How to Use Job Boards and Social Media to Find Work
Instead of relying on cattle call auditions, dancers starting a professional career are increasingly using online platforms like job board sites and social media to find work in performing, as well as choreographing, teaching and arts management. Theresa Knudson, co-founder and executive director of Ballet22, appreciates that dance companies are increasingly moving away from mass auditions with required fees to attend, which can make booking work financially and geographically challenging. “Being able to see a posting online, sending in your reel and resumé, and then being asked to come in for personal time is much more in line with how the corporate world works,” she says. Knowing where to look is key, so three college grads shared their experience on finding dance work via the internet.
Where to Find Work
Payton Millis, a freelance performer and an Oklahoma City University dance performance alum, primarily finds work through Backstage.com and Playbill.com. Since graduating in 2020, she has performed at places such as Six Flags Over Texas and Silver Dollar City. While Backstage does require a subscription, Millis appreciates how it allows performers to apply for jobs directly through the site. “It’s nice because you can upload all your videos, your resumé and your headshot to have them ready when you see a job you want to apply for,” she says.
Sarah Farnsley, a freelance dancer with credits across Europe and the U.S., danced with English National Ballet, Ballet Memphis and other companies before receiving her MA in dance politics and sociology from the University of Roehampton. She now resides in Indianapolis, where she is focusing on choreography and dancer advocacy. Farnsley finds that proactively seeking out opportunities has helped her book gigs. “I’ve found the websites that are most useful, I bookmark them, and I look daily,” she says. For performing opportunities in the U.K. and U.S., she uses au-di-tions.com and dancingopportunities.com, and has recently used Dance/USA for work outside of performing.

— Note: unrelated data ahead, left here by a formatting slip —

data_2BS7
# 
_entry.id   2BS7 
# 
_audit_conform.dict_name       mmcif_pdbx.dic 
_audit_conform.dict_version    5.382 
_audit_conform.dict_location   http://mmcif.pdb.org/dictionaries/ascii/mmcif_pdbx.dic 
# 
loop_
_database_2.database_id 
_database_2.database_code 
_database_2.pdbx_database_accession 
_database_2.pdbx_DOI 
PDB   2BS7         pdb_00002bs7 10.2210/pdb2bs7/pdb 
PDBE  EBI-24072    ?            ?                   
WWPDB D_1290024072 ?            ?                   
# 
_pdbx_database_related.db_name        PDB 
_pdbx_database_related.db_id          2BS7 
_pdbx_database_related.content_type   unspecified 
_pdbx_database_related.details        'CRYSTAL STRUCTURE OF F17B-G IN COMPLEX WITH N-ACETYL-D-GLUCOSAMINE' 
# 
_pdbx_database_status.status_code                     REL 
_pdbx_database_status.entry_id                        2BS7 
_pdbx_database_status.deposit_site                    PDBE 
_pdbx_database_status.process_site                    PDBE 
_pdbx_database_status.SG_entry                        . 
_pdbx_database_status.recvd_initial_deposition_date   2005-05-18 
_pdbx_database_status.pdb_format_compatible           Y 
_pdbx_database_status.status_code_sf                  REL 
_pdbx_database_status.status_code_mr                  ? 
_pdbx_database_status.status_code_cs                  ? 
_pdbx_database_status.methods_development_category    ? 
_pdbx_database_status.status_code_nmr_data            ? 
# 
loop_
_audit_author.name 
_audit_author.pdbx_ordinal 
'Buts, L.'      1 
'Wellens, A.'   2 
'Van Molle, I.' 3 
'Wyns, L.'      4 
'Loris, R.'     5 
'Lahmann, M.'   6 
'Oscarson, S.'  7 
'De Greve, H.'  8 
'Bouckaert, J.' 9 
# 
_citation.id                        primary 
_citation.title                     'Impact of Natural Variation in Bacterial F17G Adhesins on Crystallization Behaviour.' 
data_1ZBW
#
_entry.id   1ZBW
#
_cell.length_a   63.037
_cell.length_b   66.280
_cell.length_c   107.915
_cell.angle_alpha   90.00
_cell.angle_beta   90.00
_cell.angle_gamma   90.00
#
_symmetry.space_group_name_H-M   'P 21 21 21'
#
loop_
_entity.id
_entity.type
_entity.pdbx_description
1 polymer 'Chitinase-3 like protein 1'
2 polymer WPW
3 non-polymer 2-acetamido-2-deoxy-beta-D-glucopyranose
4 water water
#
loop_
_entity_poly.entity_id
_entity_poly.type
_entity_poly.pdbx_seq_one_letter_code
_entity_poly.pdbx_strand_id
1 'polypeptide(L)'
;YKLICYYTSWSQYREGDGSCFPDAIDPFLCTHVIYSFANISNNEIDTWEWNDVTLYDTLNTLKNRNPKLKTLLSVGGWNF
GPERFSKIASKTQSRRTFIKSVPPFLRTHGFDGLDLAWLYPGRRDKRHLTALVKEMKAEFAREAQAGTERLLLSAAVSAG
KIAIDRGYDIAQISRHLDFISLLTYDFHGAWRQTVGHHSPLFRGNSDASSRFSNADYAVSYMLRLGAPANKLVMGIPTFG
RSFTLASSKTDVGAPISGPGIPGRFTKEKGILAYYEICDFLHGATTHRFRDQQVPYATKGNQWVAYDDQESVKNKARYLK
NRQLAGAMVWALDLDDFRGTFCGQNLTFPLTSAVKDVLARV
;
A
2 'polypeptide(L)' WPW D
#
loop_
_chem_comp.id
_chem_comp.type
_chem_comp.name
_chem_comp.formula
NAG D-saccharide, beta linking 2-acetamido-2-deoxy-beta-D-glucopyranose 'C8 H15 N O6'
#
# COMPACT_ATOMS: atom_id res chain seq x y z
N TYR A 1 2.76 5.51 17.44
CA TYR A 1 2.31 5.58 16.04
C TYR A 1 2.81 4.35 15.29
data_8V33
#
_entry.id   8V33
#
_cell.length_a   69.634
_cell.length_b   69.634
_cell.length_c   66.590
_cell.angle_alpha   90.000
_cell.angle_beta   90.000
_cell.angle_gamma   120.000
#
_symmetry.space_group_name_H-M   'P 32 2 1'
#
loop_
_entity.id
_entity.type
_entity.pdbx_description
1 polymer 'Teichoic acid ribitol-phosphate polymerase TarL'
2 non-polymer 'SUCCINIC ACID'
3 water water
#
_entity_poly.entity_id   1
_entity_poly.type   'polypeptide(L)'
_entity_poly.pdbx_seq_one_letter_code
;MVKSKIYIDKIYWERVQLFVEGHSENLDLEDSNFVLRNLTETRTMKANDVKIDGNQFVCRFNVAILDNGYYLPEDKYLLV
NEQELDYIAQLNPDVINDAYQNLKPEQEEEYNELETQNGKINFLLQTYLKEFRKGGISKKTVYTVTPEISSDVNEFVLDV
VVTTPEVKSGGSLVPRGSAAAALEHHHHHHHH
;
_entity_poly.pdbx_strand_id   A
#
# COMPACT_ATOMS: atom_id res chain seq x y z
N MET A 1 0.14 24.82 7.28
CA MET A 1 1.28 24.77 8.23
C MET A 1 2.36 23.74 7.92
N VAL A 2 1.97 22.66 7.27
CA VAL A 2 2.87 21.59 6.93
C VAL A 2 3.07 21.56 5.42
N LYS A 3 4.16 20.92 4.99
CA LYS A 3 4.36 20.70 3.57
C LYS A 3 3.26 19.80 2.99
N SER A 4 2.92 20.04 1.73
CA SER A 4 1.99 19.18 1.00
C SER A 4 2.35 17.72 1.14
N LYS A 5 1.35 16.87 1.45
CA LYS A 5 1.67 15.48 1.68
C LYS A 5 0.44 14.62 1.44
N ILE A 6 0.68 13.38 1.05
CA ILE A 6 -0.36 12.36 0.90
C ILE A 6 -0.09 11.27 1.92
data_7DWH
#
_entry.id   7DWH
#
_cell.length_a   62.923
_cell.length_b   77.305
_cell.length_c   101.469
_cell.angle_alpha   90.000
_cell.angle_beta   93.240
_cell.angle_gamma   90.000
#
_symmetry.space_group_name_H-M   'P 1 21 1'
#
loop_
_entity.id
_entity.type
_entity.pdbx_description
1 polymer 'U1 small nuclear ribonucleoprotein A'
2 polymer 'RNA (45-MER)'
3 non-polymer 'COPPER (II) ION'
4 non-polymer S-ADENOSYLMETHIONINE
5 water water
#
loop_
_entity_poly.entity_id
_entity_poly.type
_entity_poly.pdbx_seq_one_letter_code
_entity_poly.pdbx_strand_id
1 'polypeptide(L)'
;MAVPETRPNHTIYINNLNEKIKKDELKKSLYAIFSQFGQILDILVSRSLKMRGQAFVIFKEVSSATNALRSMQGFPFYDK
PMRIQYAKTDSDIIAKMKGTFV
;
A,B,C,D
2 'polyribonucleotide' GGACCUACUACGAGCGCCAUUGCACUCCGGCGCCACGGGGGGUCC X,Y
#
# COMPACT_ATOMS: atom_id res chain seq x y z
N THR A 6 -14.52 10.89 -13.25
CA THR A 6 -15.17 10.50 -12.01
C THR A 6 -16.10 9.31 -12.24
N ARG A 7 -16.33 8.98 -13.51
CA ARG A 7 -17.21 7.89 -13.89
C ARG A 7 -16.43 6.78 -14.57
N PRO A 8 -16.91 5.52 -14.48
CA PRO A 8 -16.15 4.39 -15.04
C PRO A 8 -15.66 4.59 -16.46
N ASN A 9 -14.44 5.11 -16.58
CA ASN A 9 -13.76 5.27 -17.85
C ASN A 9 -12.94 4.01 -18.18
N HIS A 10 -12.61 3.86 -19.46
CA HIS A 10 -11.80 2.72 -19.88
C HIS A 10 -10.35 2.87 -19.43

While some sites post opportunities from various countries, there are others that are central to one geographical area. For instance, dancersgroup.org shares performance and job opportunities in the San Francisco Bay Area. Knudson cites Dancers’ Group as the “online hub critical for finding out what’s going on and who’s providing work.” Platforms like LinkedIn and Indeed may be helpful for dancers looking for work outside of performing, such as in teaching or arts administration positions. “Indeed is also great for finding survival jobs in between gigs,” says Millis, who has used the site for booking retail work.
“Being present on social media is important when you’re a freelancer,” says Ballet22 co-founder and executive director Theresa Knudson. Ballet22 highlights men, transgender and nonbinary dancers on pointe, and the company has recruited dancers via social media by looking at relevant hashtags. She has found that many people use social media and DMs to share opportunities and encourages dancers to post their skills online. “Create a portfolio for yourself so that people can find you and, when you do reach out to people, you have a portfolio to send to show your work,” says Knudson.
Oklahoma City University offers a course in which dancers learn how to cultivate their online presences and build the portfolios they’ll need after graduation. Payton Millis, an OKCU alum, found that having an Instagram profile with her website linked on it helped her make connections and land a recent role. Freelance dancer Sarah Farnsley says that following the right groups on Facebook and joining newsletters and mailing lists can lead to commercial and modeling gigs.
If there’s a company or organization you’re interested in that doesn’t have auditions or job listings posted, send an email with your resumé and reel. Ask them to tell you more about the company and find out if you can take class. Both Sarah Farnsley and Theresa Knudson have found that reaching out and connecting with people online has led to work down the road. “Build that relationship,” says Farnsley, “and when opportunities come up, you’re on their mind.”